Bonds are a good idea for investors who want diversity and safety. Bonds don't cost much to buy or hold, which means you can save more of your money without worrying about inflation eating up your gains. You also get guaranteed income when you own a bond that pays interest periodically throughout its life.
Like stocks, bonds have their risks too - they could go down in value if interest rates rise faster than expected (or fall unexpectedly). However, the difference between both investments is that while stocks produce capital gains or losses based on market conditions at any given time, what you'll get from a bond depends on its coupons.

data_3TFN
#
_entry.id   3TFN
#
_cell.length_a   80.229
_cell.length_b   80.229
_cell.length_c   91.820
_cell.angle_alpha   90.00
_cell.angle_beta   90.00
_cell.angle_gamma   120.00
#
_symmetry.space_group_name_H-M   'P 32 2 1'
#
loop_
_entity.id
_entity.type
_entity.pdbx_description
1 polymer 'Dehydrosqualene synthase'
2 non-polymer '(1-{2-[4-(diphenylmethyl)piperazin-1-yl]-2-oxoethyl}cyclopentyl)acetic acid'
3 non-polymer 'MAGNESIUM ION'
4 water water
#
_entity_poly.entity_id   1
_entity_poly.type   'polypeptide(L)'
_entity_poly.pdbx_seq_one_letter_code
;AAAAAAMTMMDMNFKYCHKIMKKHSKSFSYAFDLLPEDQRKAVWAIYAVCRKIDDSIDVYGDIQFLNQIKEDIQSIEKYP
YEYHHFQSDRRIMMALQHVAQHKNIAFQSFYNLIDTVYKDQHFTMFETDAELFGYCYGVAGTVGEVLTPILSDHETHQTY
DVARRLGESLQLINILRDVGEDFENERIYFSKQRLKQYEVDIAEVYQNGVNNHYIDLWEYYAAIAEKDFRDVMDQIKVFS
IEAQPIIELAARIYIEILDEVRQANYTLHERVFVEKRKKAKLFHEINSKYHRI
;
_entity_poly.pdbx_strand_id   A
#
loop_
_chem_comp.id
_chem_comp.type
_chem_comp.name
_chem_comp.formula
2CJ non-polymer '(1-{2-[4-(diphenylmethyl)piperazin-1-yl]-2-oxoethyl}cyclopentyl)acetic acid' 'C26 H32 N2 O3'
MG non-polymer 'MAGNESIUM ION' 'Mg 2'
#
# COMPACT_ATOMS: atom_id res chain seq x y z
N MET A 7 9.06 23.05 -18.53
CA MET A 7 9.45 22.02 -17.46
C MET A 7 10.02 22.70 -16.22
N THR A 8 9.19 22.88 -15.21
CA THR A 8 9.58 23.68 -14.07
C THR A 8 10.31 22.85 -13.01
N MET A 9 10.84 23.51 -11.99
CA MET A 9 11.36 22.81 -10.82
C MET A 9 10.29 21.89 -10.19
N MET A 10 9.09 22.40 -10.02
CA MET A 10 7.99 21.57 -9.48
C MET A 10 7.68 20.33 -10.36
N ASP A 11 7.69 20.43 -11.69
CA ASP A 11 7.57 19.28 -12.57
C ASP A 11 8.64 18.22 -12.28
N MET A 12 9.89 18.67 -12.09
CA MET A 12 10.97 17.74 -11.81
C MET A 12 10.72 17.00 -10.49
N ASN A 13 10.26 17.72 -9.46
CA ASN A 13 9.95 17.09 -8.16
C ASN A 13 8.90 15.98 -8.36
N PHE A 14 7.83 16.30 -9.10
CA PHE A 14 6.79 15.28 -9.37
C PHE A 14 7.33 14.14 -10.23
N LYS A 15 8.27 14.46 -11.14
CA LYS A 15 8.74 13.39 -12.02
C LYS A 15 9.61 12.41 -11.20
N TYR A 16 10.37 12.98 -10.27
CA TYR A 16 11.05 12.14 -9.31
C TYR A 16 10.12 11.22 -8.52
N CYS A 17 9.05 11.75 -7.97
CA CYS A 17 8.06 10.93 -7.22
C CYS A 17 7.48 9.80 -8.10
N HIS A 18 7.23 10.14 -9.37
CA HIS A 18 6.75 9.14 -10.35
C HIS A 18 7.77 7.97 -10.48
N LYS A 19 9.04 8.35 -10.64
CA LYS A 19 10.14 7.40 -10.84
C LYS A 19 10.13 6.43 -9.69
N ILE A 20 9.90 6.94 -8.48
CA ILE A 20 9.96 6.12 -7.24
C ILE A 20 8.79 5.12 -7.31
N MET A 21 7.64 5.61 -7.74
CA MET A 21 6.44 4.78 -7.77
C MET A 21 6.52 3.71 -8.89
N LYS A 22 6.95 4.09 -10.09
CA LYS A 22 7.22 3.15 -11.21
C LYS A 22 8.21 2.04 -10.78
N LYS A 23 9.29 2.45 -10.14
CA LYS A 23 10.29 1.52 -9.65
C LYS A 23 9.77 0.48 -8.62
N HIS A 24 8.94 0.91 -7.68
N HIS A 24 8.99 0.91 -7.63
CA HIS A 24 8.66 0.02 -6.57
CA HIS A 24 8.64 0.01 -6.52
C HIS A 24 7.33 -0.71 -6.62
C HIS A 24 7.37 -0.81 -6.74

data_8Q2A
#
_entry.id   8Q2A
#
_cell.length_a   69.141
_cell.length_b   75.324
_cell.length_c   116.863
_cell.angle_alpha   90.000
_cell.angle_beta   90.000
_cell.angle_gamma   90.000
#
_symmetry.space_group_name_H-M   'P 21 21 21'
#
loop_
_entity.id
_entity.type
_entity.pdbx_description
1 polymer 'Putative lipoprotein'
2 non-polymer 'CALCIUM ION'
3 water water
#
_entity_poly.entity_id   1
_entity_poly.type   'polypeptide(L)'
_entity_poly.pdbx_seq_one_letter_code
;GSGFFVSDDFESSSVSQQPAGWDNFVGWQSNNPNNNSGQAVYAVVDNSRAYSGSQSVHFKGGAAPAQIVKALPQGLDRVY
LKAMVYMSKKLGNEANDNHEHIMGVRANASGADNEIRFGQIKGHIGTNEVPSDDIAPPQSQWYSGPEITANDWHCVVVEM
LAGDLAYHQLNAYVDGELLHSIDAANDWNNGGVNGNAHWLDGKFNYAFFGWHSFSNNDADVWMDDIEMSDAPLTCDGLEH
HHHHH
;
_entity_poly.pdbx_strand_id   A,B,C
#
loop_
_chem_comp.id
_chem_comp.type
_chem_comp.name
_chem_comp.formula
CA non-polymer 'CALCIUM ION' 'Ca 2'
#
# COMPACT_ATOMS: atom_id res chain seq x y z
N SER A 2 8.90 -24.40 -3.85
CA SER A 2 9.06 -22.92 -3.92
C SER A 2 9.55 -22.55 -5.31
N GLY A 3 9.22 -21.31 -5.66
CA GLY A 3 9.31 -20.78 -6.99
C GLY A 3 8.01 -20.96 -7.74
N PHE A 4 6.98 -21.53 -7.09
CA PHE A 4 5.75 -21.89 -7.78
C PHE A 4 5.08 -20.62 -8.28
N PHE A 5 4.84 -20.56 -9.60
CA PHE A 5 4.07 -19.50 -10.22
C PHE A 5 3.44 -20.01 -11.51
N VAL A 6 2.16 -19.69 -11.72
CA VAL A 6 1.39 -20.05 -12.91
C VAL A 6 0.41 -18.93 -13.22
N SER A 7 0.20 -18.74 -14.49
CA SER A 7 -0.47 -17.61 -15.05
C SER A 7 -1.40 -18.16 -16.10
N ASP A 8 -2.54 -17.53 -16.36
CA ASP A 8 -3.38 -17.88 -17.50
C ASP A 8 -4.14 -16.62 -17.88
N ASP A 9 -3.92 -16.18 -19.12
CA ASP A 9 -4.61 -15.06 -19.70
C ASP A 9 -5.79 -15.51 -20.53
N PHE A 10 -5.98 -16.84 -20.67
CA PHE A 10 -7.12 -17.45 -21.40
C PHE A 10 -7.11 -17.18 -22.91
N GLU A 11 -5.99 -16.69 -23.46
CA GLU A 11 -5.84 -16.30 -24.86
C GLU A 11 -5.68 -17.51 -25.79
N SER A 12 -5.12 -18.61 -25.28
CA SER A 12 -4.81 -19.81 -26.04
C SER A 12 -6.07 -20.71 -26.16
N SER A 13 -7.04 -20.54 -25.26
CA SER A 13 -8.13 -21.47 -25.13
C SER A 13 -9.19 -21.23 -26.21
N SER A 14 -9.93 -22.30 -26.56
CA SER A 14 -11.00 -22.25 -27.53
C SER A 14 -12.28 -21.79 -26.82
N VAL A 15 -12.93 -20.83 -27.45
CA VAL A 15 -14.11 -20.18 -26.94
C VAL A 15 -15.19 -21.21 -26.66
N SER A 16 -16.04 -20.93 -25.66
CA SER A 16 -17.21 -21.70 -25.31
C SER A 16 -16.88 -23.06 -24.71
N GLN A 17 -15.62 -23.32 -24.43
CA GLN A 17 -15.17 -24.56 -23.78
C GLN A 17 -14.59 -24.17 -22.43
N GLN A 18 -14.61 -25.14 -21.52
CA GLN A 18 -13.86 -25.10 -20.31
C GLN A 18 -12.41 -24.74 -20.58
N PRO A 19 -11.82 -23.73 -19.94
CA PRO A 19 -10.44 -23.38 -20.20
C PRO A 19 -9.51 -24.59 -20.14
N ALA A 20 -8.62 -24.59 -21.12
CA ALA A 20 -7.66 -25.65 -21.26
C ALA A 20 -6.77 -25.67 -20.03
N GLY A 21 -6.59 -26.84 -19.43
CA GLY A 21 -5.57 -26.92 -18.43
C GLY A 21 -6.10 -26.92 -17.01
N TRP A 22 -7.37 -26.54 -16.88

The return you'll get is based on the price of the bond at the time of purchase, combined with how much interest it pays. This may be different than what you would expect because bond prices can fall if rates rise too fast. For example, if you buy a $1000 face value bond today with a coupon of 5%, your 5 yearly payments will be $50. If rates rise to say 10% the next year, your bond's value drops to $950 because it set you back $1000 but is now worth less due to the interest being paid out.